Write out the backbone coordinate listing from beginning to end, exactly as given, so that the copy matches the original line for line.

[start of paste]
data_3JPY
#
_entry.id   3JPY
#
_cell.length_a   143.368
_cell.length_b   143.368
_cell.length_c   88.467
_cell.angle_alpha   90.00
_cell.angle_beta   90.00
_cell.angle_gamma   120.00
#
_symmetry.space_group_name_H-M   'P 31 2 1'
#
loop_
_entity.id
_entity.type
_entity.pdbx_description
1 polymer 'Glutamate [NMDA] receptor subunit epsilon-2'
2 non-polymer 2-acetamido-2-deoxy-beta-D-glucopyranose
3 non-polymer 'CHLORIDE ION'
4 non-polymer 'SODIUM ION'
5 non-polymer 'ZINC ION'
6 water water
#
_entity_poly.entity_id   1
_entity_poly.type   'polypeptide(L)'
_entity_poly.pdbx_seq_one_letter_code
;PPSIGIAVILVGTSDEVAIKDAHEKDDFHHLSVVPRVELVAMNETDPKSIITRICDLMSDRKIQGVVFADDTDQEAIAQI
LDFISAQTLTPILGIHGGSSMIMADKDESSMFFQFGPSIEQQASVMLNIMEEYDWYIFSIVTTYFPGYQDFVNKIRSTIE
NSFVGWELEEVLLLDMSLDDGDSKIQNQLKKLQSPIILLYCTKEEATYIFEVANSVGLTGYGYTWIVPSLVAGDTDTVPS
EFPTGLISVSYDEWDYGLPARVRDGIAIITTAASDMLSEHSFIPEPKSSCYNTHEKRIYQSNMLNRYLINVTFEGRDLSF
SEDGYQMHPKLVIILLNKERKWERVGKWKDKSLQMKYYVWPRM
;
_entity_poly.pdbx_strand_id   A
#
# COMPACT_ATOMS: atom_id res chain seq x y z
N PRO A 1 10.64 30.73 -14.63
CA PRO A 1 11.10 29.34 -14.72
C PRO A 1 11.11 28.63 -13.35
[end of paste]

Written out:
data_3JPY
#
_entry.id   3JPY
#
_cell.length_a   143.368
_cell.length_b   143.368
_cell.length_c   88.467
_cell.angle_alpha   90.00
_cell.angle_beta   90.00
_cell.angle_gamma   120.00
#
_symmetry.space_group_name_H-M   'P 31 2 1'
#
loop_
_entity.id
_entity.type
_entity.pdbx_description
1 polymer 'Glutamate [NMDA] receptor subunit epsilon-2'
2 non-polymer 2-acetamido-2-deoxy-beta-D-glucopyranose
3 non-polymer 'CHLORIDE ION'
4 non-polymer 'SODIUM ION'
5 non-polymer 'ZINC ION'
6 water water
#
_entity_poly.entity_id   1
_entity_poly.type   'polypeptide(L)'
_entity_poly.pdbx_seq_one_letter_code
;PPSIGIAVILVGTSDEVAIKDAHEKDDFHHLSVVPRVELVAMNETDPKSIITRICDLMSDRKIQGVVFADDTDQEAIAQI
LDFISAQTLTPILGIHGGSSMIMADKDESSMFFQFGPSIEQQASVMLNIMEEYDWYIFSIVTTYFPGYQDFVNKIRSTIE
NSFVGWELEEVLLLDMSLDDGDSKIQNQLKKLQSPIILLYCTKEEATYIFEVANSVGLTGYGYTWIVPSLVAGDTDTVPS
EFPTGLISVSYDEWDYGLPARVRDGIAIITTAASDMLSEHSFIPEPKSSCYNTHEKRIYQSNMLNRYLINVTFEGRDLSF
SEDGYQMHPKLVIILLNKERKWERVGKWKDKSLQMKYYVWPRM
;
_entity_poly.pdbx_strand_id   A
#
# COMPACT_ATOMS: atom_id res chain seq x y z
N PRO A 1 10.64 30.73 -14.63
CA PRO A 1 11.10 29.34 -14.72
C PRO A 1 11.11 28.63 -13.35